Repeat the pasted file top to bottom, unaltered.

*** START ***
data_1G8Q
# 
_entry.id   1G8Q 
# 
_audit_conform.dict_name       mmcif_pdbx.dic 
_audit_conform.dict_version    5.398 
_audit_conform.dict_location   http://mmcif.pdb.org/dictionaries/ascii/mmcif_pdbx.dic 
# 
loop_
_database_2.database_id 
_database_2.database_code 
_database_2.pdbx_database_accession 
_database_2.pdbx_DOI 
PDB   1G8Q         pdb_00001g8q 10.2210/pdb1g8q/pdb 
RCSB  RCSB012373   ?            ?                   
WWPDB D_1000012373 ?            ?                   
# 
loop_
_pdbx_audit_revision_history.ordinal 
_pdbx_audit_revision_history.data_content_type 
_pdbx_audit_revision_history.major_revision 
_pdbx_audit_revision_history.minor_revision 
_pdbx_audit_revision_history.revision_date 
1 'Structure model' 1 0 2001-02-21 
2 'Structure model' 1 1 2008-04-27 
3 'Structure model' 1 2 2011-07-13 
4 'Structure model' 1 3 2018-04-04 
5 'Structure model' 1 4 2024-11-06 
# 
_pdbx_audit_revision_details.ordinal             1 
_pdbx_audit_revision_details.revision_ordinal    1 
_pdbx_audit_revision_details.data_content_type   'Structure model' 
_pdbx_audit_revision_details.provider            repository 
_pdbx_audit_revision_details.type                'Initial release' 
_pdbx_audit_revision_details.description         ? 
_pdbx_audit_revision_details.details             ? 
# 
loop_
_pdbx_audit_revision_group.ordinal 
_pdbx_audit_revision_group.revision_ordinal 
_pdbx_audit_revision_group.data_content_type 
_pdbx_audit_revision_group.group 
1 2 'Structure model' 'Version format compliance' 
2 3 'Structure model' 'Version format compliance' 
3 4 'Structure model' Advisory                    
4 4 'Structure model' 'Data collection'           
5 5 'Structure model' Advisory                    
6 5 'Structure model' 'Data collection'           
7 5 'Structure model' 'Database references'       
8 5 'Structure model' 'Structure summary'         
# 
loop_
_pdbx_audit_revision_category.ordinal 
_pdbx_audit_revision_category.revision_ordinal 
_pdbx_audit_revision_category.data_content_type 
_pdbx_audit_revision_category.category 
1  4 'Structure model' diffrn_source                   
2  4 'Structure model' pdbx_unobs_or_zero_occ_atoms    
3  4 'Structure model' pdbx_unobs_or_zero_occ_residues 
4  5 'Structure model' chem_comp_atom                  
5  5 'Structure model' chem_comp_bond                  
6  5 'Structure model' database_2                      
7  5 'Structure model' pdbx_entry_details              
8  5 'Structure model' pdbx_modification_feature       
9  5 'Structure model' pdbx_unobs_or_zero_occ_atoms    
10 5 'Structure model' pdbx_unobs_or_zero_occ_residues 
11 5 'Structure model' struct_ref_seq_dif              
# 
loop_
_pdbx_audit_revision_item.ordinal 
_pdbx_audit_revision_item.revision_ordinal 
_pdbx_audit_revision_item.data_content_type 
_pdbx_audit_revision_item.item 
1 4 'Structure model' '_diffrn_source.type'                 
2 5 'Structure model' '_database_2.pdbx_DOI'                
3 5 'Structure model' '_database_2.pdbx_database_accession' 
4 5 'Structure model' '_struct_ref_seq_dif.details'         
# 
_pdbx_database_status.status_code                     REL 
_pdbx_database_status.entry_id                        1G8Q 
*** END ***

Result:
data_1G8Q
# 
_entry.id   1G8Q 
# 
_audit_conform.dict_name       mmcif_pdbx.dic 
_audit_conform.dict_version    5.398 
_audit_conform.dict_location   http://mmcif.pdb.org/dictionaries/ascii/mmcif_pdbx.dic 
# 
loop_
_database_2.database_id 
_database_2.database_code 
_database_2.pdbx_database_accession 
_database_2.pdbx_DOI 
PDB   1G8Q         pdb_00001g8q 10.2210/pdb1g8q/pdb 
RCSB  RCSB012373   ?            ?                   
WWPDB D_1000012373 ?            ?                   
# 
loop_
_pdbx_audit_revision_history.ordinal 
_pdbx_audit_revision_history.data_content_type 
_pdbx_audit_revision_history.major_revision 
_pdbx_audit_revision_history.minor_revision 
_pdbx_audit_revision_history.revision_date 
1 'Structure model' 1 0 2001-02-21 
2 'Structure model' 1 1 2008-04-27 
3 'Structure model' 1 2 2011-07-13 
4 'Structure model' 1 3 2018-04-04 
5 'Structure model' 1 4 2024-11-06 
# 
_pdbx_audit_revision_details.ordinal             1 
_pdbx_audit_revision_details.revision_ordinal    1 
_pdbx_audit_revision_details.data_content_type   'Structure model' 
_pdbx_audit_revision_details.provider            repository 
_pdbx_audit_revision_details.type                'Initial release' 
_pdbx_audit_revision_details.description         ? 
_pdbx_audit_revision_details.details             ? 
# 
loop_
_pdbx_audit_revision_group.ordinal 
_pdbx_audit_revision_group.revision_ordinal 
_pdbx_audit_revision_group.data_content_type 
_pdbx_audit_revision_group.group 
1 2 'Structure model' 'Version format compliance' 
2 3 'Structure model' 'Version format compliance' 
3 4 'Structure model' Advisory                    
4 4 'Structure model' 'Data collection'           
5 5 'Structure model' Advisory                    
6 5 'Structure model' 'Data collection'           
7 5 'Structure model' 'Database references'       
8 5 'Structure model' 'Structure summary'         
# 
loop_
_pdbx_audit_revision_category.ordinal 
_pdbx_audit_revision_category.revision_ordinal 
_pdbx_audit_revision_category.data_content_type 
_pdbx_audit_revision_category.category 
1  4 'Structure model' diffrn_source                   
2  4 'Structure model' pdbx_unobs_or_zero_occ_atoms    
3  4 'Structure model' pdbx_unobs_or_zero_occ_residues 
4  5 'Structure model' chem_comp_atom                  
5  5 'Structure model' chem_comp_bond                  
6  5 'Structure model' database_2                      
7  5 'Structure model' pdbx_entry_details              
8  5 'Structure model' pdbx_modification_feature       
9  5 'Structure model' pdbx_unobs_or_zero_occ_atoms    
10 5 'Structure model' pdbx_unobs_or_zero_occ_residues 
11 5 'Structure model' struct_ref_seq_dif              
# 
loop_
_pdbx_audit_revision_item.ordinal 
_pdbx_audit_revision_item.revision_ordinal 
_pdbx_audit_revision_item.data_content_type 
_pdbx_audit_revision_item.item 
1 4 'Structure model' '_diffrn_source.type'                 
2 5 'Structure model' '_database_2.pdbx_DOI'                
3 5 'Structure model' '_database_2.pdbx_database_accession' 
4 5 'Structure model' '_struct_ref_seq_dif.details'         
# 
_pdbx_database_status.status_code                     REL 
_pdbx_database_status.entry_id                        1G8Q 